I really enjoy short documentaries, particularly those that highlight some interesting piece of life in Appalachia. Salt of Kanawha is one of those documentaries. The short film is a seven minute account of one family's attempt to revive a once thriving industry in the Kanawha Valley of West Virginia. Though I would contend that the God of the Bible is the Creator of all things (including the components involved in the production of salt) and not mother nature, the video is nonetheless quite intriguing.
The image that forms the background to this blog is an image from what was once a vibrant coal mining community called Tom's Creek. As the picture portrays, that once thriving little community has been passed over by time and is now overshadowed by modern coal mining structures. Driving through Tom's Creek, one can see remnants of old coke ovens occasionally jutting forth from the greenery while a rusty and lonesome tipple stands feebly behind the tree line next to the road.
Tom's Creek is a short distance from downtown Coeburn in Wise County, Virginia. My grandmother on the Kilgore side of the family spent some of her younger years living in this small coal mining town. She has described Tom's Creek to me as "a good place to live. You knew everybody. Everybody was pretty good people...For the most part they were good, honest, hard working people." From baseball to the company store, Tom's Creek as explained to me by my grandmother was a place of camaraderie and community. She speaks of Tom's Creek as one who knows; one who experienced firsthand life in a coal camp.
Presbyterian missionary to the mountains, Edward O. Guerrant (1838-1916), knew something of Tom's Creek, too. Guerrant was born between the bluegrass and the Appalachian foothills of Kentucky. He was trained in medicine, fought for the Confederate Army during the Civil War, and eventually entered seminary at Union Theological Seminary in Virginia. It was at Union that Guerrant sat at the feet, so to speak, of the well known southern Presbyterian theologian R.L. Dabney. As Mark Huddle notes of the two men, "Guerrant and Dabney...established a close personal and professional relationship that lasted throughout their lives."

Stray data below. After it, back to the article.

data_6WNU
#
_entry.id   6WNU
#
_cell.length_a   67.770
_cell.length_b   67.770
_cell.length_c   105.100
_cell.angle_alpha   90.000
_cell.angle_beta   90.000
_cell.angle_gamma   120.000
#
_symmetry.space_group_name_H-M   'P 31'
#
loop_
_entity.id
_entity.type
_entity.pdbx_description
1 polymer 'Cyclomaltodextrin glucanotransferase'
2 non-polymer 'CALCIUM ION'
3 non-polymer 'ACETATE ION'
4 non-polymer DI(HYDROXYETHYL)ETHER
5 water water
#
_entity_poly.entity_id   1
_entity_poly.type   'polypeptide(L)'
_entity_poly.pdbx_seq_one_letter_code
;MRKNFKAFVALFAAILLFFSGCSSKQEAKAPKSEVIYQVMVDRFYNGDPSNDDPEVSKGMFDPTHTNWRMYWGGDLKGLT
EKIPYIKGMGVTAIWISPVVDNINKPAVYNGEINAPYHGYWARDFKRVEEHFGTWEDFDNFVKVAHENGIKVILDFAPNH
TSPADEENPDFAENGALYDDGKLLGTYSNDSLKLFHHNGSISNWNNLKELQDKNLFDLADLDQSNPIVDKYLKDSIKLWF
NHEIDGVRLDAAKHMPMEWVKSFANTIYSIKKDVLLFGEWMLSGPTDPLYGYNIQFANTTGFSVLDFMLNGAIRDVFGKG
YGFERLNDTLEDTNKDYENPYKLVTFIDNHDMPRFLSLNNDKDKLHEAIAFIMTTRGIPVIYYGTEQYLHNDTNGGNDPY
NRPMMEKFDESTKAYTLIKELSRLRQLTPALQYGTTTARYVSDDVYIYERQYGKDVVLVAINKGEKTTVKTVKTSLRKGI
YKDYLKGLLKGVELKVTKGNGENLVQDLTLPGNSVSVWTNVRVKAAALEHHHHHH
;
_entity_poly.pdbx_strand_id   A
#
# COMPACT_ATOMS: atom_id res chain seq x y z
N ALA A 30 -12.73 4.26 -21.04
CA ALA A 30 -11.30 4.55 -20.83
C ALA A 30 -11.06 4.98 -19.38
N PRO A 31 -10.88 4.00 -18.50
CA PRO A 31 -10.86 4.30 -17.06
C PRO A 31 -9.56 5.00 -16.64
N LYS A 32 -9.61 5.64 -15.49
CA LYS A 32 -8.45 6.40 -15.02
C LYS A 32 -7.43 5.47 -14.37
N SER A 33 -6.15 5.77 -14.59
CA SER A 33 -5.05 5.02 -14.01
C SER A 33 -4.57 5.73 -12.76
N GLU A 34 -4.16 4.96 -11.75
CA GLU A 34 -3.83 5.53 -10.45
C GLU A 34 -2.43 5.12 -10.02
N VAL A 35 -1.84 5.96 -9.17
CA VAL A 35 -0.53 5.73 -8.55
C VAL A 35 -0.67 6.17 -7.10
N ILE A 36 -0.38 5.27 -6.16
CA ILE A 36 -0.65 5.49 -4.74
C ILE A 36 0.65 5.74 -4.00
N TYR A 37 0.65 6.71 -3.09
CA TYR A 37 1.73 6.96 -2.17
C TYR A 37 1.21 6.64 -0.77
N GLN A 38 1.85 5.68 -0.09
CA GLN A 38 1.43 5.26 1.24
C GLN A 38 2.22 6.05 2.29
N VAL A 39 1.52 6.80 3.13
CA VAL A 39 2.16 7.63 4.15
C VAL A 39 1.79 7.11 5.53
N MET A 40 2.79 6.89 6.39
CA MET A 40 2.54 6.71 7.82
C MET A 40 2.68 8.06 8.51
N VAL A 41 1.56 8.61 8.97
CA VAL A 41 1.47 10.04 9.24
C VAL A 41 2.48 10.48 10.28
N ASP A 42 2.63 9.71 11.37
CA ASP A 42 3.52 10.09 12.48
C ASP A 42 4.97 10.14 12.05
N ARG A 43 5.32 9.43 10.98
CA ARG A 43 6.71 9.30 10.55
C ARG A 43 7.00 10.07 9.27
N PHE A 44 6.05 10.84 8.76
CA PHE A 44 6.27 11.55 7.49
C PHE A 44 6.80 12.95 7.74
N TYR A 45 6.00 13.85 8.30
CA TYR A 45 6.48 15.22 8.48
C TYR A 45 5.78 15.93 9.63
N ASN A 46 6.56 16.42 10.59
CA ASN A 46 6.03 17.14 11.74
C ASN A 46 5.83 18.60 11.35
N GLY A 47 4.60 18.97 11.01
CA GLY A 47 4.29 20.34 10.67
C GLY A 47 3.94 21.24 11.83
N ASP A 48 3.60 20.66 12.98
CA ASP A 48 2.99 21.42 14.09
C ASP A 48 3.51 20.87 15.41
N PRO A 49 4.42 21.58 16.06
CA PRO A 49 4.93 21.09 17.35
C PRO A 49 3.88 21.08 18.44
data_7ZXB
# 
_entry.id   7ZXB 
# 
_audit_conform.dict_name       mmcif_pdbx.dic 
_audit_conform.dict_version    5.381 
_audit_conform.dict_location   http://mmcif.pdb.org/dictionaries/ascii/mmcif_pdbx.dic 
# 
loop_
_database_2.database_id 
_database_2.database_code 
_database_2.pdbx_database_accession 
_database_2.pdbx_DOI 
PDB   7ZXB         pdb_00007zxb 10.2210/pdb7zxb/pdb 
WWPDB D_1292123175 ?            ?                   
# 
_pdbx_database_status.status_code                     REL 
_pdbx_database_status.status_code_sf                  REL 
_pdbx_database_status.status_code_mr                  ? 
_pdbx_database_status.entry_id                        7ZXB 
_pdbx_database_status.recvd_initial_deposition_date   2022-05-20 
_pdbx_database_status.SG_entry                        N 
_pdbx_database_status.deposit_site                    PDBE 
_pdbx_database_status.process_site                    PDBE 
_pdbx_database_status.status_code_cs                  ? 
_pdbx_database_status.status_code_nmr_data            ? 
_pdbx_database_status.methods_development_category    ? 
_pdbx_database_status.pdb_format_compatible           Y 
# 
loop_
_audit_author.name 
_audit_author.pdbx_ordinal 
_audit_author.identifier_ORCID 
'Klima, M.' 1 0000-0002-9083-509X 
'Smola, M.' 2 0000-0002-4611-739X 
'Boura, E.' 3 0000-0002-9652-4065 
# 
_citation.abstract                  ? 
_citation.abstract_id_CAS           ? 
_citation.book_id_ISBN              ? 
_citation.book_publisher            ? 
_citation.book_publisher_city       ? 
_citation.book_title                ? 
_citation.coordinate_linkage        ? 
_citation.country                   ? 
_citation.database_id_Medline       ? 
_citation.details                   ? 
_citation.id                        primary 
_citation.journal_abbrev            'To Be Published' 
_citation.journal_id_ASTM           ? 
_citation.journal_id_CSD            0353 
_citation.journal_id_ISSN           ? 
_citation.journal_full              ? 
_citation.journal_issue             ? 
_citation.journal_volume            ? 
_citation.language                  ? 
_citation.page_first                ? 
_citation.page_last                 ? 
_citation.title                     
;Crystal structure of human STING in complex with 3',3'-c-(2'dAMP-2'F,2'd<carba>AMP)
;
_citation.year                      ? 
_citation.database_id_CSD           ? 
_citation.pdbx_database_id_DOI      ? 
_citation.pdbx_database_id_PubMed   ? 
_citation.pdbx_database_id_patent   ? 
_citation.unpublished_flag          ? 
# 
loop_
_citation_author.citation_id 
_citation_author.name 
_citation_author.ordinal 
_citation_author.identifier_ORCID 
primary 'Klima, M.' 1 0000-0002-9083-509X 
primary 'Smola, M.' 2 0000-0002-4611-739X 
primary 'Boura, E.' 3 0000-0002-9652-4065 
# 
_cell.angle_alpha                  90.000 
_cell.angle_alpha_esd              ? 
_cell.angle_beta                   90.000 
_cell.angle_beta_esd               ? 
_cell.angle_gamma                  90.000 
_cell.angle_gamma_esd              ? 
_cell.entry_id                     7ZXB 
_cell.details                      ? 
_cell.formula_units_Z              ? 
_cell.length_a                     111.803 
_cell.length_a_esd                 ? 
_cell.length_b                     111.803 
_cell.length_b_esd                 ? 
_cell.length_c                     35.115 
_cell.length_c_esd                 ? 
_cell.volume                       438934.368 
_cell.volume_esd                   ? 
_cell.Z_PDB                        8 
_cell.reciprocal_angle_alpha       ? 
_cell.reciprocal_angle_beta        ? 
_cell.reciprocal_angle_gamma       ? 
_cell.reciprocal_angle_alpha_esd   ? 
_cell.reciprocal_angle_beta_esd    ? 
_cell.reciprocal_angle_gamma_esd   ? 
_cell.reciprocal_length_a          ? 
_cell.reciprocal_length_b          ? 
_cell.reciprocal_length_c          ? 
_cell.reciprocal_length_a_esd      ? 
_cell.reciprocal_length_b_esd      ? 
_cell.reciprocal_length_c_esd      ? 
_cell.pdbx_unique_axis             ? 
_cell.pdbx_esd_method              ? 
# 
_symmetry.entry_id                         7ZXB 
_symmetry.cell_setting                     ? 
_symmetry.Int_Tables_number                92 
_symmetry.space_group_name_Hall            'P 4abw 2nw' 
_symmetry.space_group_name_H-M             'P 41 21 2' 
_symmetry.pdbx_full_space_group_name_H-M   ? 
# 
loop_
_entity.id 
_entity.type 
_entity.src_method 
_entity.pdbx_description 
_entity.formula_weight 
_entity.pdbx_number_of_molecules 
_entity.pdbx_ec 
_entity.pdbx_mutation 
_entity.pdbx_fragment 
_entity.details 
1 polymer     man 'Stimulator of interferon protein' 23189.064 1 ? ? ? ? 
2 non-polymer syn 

The impressing of divine things on the hearts and affections of men is evidently one great and main end for which God has ordained that His Word delivered in the holy Scriptures should be opened, applied, and set home upon men, in preaching. And therefore it does not answer the aim which God had in this institution, merely for men to have good commentaries and expositions on the Scripture, and other good books of divinity; because, although these may tend as well as preaching to give men a good doctrinal or speculative understanding of the things of the Word of God, yet they have not an equal tendency to impress them on men's hearts and affections. God hath appointed a particular and lively application of His Word to men in the preaching of it, as a fit means to affect sinners with the importance of the things of religion, and their own misery and necessity of a remedy, and the glory and sufficiency of a remedy provided; and to stir up the pure minds of the saints, and quicken their affections, by often bringing the great things of religion to their remembrance, and setting them before them in their proper colours, though they know them, and have been instructed in them already (2 Pet. 1:12, 13). And, particularly, to promote those two affections in them [of] love and joy."